• In the last year, UK aid in Uganda has fed 650,000 people, vaccinated 235,000 children, provided healthcare for 65,000, sheltered 181,000, and provided clean water for 40,000 and essential relief items for 64,000.

  • Over half a million new refugees arrived in Uganda in 2016, 88% of them from South Sudan – more than crossed the Mediterranean into Europe. Around 2,200 arrive each day. There have been more than 194,000 arrivals since the start of this year.

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Press release: John Millen jailed for 8 months for illegal waste operation

The operator of a waste site in Sittingbourne, Kent has been imprisoned for 8 months for the illegal disposal, sorting and treatment of construction demolition waste.

John Millen, 50, trading as K.M. Millen Grab Hire, received the custodial sentence today (Wednesday 12 April) at Maidstone Crown Court after pleading guilty to using the Gas Road site for illegal waste transfer activities.

The Environment Agency brought charges against Mr Millen following an investigation in December 2014 which established over 40,000 tonnes of waste had been illegally deposited on the site.

Mr Millen was subsequently provided with clear guidance on the action he was required to take and an Enforcement Notice to clear the waste from the site by the end of March 2015 was issued. However, after the three months had expired it was clear that none of the waste had been removed and he continued to crush, treat and deposit waste.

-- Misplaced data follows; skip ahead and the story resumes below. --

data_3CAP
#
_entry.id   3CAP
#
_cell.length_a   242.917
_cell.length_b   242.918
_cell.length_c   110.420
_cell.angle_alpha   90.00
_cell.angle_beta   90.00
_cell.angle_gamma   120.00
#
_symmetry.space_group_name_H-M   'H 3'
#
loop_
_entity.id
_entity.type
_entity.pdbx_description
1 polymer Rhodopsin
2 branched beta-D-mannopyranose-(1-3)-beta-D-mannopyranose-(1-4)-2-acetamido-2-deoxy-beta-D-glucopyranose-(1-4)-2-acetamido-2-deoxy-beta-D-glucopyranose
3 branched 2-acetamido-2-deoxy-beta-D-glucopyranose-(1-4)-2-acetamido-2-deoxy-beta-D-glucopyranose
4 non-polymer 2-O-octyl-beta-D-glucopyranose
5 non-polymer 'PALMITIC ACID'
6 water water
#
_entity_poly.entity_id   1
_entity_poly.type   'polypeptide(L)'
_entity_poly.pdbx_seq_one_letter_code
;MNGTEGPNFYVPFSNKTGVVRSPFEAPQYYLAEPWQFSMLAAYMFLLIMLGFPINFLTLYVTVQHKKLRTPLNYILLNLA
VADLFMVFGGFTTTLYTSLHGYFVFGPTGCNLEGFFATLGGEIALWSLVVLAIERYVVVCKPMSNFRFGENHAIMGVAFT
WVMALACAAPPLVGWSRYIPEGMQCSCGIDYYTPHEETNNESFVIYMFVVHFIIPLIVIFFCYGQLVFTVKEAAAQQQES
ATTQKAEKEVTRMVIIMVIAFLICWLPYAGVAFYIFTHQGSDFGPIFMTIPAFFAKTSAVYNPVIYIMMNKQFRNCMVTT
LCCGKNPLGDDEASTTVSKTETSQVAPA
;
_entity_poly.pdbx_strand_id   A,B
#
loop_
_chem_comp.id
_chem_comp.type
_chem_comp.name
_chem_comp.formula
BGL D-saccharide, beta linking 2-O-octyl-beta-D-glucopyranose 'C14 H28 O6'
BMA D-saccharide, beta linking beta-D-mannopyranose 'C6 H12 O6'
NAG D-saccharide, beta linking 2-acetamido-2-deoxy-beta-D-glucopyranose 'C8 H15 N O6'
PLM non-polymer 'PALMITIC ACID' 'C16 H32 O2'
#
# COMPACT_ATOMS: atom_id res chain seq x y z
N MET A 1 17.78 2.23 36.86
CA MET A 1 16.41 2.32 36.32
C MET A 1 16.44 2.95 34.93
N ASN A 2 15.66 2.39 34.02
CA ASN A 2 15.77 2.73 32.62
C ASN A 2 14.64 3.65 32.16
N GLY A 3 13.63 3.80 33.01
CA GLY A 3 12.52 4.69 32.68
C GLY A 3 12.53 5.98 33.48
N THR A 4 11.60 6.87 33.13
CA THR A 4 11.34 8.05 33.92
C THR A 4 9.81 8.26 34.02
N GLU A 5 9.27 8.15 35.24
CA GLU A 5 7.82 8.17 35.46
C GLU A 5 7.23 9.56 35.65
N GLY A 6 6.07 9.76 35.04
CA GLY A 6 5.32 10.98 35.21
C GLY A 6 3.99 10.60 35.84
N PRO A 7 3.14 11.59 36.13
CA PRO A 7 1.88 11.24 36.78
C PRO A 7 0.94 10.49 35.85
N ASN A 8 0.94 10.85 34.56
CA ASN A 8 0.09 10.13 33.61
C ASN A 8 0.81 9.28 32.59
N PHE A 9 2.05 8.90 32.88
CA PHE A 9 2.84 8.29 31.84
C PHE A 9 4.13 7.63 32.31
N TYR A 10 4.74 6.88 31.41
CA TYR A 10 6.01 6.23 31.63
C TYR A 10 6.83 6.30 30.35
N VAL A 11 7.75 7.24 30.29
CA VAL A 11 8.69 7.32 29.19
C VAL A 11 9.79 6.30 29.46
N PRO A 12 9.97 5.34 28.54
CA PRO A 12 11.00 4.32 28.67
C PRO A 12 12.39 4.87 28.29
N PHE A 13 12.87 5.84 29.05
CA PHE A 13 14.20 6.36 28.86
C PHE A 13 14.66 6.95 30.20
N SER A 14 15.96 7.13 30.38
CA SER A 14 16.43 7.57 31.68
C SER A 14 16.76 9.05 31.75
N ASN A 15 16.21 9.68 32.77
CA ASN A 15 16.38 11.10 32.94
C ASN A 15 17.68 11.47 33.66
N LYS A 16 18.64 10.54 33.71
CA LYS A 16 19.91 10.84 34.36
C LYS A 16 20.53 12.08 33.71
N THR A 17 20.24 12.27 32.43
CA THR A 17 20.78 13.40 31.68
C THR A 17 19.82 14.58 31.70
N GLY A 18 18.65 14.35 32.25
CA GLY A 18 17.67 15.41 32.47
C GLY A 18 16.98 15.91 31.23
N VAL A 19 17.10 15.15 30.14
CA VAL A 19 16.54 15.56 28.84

The activities being undertaken by Mr Millen were in clear breach of environmental legislation and would have required an Environmental Permit. Mr Millen did not apply for an appropriate Environmental Permit and continued to operate, avoiding significant costs to his business.

Alan Cansdale, Environment Manager at the Environment Agency said:

Mr Millen was fully aware that he was not allowed to store that amount of waste on the site, but continued to accept more construction and demolition waste whilst ignoring the advice and guidance issued to him by Environment Agency Officers. His actions put the environment at risk.

Waste crime can undermine legitimate businesses, so we work closely with businesses to help them comply with the law. In cases like this, where illegal operations are connected to licensed businesses, we have no hesitation in prosecuting those involved. We want to make sure that waste crime doesn’t pay.

Whilst passing sentence, Judge St. John-Stevens said that Mr Millen was the “controlling mind of the business” and he ignored all advice offered from the Environment Agency regarding his business operations